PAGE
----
This article applies to these plans:
About the DicksonOne Change Logs
- The DicksonOne Change Logs enable our customers, in particular those who operate in heavily compliant and/or validated environments to track each individual component of every software release
- This article summarizes how to access the change log, the methodology behind the version numbering system, as well as the individual components of it and what each may mean to you
How to Access and Understand the Change Log
Section 1: Accessing the Change Logs
The Change Logs page is accessible to both users and non-users
- As a user log into DicksonOne.com go to Support > and click Change Logs
- As a non user go to DicksonOne.com/change_logs
Section 2: Understanding Semantic Versioning
The DicksonOne Change Logs use semantic versioning. Semantic Versioning is tech-speak for that familiar v1.0.1 you see attached to various software releases. Each of the 3-digits (separated by a period) reference how this particular release impacts the existing application:
- The “v” prefix refers to “version”
- The 1st digit (in this case, the first “1” in “v1.0.0”) corresponds to the major version of the software in question
It’s important to note that this digit will rarely change. But when this does increment to the next number, it means that a major new change to the software has occurred that may impact core system functionality our users depend on day-to-day.
This is particularly important for our customers who operate in heavily compliant and/or validated environments. If you are required to validate your software systems, when this 1st digit changes, you’ll likely have to revalidate.
- The 2nd digit denotes minor changes to the software functionality
When this digit increments to the next number, it means that some major new features have been added to the existing code base, but core functionality hasn’t been impacted.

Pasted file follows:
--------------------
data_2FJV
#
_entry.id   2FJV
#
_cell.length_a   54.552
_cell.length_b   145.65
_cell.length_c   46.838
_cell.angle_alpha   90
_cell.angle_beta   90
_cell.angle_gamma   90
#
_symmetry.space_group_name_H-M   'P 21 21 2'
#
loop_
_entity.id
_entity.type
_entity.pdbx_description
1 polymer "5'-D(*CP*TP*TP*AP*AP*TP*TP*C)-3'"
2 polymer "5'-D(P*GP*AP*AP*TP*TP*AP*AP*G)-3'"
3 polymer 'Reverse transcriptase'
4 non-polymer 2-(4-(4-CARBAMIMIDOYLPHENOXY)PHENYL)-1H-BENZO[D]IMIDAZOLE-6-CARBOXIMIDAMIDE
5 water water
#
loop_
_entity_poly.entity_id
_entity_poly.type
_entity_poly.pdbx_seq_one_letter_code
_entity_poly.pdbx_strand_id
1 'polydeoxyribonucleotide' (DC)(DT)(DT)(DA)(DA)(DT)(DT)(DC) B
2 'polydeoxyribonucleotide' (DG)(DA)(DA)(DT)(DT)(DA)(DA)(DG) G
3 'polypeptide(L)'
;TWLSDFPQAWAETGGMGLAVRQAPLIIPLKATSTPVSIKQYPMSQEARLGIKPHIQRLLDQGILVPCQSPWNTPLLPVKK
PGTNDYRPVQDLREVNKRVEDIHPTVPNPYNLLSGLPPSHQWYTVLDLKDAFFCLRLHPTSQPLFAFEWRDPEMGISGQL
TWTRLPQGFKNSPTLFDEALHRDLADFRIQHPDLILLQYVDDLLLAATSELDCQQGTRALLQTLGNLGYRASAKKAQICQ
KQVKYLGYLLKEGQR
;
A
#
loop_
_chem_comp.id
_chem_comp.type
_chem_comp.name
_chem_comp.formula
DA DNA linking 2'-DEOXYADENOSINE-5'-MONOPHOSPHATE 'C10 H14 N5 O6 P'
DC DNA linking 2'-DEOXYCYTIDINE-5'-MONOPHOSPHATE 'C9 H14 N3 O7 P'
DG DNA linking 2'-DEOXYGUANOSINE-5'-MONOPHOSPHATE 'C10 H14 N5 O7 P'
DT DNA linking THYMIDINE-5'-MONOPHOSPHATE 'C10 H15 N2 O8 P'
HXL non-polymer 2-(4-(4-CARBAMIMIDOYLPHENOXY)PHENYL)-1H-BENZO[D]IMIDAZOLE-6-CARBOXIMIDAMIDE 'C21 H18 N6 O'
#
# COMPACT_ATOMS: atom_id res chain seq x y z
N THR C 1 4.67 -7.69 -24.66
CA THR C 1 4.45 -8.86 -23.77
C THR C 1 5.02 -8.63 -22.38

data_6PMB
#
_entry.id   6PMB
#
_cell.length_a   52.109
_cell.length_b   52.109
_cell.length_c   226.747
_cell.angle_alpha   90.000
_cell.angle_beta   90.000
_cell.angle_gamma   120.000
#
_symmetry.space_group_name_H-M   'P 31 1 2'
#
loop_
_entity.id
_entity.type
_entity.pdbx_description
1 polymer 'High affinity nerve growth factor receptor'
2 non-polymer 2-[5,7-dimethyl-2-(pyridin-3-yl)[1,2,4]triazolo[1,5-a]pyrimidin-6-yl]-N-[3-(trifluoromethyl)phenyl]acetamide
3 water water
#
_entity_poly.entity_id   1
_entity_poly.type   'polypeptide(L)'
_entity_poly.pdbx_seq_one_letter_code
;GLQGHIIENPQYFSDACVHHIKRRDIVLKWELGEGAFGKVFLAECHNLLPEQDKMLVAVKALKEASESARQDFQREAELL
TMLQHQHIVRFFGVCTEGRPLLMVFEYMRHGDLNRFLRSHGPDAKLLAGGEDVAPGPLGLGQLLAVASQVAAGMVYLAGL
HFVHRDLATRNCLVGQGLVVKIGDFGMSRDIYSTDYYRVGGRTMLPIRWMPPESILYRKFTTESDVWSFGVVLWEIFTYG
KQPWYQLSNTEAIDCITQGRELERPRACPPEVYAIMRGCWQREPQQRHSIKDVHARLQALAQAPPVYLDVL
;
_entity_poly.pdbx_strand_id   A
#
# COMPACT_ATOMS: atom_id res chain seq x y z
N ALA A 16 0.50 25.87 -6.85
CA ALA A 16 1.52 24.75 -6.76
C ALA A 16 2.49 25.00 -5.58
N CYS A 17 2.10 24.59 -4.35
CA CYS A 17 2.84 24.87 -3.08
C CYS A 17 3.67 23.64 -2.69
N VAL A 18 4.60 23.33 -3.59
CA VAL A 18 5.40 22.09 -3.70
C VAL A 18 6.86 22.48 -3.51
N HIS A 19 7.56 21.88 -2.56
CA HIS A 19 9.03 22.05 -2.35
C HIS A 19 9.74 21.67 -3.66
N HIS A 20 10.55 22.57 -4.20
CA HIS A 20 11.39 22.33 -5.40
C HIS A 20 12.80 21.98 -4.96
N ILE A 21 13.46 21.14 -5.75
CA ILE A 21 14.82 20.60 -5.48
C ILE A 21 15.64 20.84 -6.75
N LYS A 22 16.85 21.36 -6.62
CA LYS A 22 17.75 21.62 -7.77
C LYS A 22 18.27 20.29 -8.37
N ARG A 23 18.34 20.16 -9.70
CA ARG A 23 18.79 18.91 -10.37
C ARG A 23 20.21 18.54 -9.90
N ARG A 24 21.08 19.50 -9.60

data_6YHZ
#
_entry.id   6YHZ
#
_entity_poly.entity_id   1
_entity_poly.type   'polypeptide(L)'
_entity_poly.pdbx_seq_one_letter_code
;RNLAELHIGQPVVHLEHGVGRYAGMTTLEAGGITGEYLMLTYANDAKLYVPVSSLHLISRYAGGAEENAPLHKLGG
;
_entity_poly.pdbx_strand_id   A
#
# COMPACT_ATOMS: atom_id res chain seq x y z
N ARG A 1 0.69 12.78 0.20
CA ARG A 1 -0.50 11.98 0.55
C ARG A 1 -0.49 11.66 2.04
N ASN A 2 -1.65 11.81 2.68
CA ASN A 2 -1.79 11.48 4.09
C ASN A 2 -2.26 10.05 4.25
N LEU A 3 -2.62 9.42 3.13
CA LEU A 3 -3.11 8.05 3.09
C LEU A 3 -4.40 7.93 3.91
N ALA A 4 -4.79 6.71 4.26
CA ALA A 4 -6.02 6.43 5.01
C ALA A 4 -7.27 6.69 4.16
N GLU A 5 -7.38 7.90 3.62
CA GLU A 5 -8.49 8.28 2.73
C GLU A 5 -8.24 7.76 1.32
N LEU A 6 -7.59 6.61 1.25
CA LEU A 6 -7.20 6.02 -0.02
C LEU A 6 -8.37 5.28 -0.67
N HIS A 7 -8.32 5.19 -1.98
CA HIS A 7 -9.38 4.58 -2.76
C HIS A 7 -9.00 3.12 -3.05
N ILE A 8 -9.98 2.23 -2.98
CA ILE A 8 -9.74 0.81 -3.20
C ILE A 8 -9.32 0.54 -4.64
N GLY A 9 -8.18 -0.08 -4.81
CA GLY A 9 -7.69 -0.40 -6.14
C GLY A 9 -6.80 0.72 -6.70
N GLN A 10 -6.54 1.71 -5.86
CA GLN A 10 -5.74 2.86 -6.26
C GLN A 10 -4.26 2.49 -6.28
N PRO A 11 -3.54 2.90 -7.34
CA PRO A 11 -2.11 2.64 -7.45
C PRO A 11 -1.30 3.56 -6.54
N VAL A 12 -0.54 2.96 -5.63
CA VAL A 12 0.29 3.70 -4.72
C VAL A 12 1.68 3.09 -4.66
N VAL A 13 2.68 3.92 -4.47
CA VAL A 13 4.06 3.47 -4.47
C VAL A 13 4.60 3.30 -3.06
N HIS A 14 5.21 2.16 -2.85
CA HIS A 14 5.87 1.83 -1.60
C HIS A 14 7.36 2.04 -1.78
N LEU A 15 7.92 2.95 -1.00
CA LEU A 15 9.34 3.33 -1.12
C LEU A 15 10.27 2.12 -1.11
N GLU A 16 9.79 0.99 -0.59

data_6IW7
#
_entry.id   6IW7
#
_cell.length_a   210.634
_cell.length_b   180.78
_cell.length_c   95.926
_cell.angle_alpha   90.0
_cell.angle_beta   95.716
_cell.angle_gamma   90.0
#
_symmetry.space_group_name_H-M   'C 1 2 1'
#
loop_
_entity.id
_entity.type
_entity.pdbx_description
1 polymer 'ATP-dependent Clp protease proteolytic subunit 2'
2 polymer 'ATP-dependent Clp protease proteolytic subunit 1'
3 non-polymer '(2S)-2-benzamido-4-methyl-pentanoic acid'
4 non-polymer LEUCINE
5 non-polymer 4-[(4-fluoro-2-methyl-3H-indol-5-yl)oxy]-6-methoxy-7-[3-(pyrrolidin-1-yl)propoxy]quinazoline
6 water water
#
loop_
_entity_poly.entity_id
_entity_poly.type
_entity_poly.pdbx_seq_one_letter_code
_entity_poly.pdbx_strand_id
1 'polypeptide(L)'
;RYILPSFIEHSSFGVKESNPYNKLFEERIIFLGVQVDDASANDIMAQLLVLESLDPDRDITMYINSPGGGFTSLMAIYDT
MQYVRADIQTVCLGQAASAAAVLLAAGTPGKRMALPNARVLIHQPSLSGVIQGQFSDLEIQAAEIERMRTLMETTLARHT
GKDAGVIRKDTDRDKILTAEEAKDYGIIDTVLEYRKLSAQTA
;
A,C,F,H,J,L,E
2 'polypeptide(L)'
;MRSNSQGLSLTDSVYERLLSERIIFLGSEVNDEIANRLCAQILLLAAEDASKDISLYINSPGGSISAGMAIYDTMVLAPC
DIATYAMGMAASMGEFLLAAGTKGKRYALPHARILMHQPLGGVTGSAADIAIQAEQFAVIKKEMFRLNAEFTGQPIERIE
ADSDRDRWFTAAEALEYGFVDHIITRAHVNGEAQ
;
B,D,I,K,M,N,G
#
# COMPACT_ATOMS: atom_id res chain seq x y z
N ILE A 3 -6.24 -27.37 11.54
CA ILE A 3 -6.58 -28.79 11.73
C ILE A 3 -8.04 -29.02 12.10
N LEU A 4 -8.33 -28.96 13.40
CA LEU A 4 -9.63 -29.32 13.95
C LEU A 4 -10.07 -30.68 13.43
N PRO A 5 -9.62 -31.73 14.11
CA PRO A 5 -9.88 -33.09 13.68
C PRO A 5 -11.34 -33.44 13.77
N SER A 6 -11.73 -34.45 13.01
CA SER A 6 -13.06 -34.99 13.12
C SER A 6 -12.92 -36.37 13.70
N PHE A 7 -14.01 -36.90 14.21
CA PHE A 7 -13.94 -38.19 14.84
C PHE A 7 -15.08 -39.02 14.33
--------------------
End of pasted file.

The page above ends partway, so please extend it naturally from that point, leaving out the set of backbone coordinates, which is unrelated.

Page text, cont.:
Note that when minor enhancements to existing features are added, even though they are not a bug, they may be treated as a “patch”, and thus will not cause this number to change.
What will cause this number to change will be significant brand new features (and thus brand new code) that doesn’t affect or change the underlying core functionality (and the existing code base).
For our customers who operate in validated environments, when this digit changes they may want to formally validate all new features that have implemented as described in the change log, but will not have to re-validate the entire system (as core functionality has not changed).
- The 3rd digit denotes minor patches
This could be a bug fix for a core feature or a minor enhancement to an existing feature.
For our customers who operate in validated environments, when this digit changes it is not necessary to re-validate the system, in whole or in part.
Section 3: Understanding the Release Content
To do that thing, you do this other thing.
- Included the Application Name, the Version number, and the Release Date
- A Description is provided for the type of changes and what changed
- Impact will provided information on how impactful the changes are to the software
- Recommendation determine if further testing is needed
These ratings are evaluated on the how the change impacts a given feature or set of features and how critical they are to the operation of the system.
- No impact: Bug fix to return functionality to functional spec or new function with no impact to existing features or data
- Low impact: Changes have been made to an existing feature
- Minor impact: New feature that does not affect existing/core functionality
- Major impact: New feature affecting existing/core functionality
These recommendations are based on how the change(s) would impact user experience, procedures, and/or validation.
- No testing needed: nothing has to be done
- Check new functionality: may require validation or validation review if taking advantage of functional changes
- Testing recommended: includes possible regression testing
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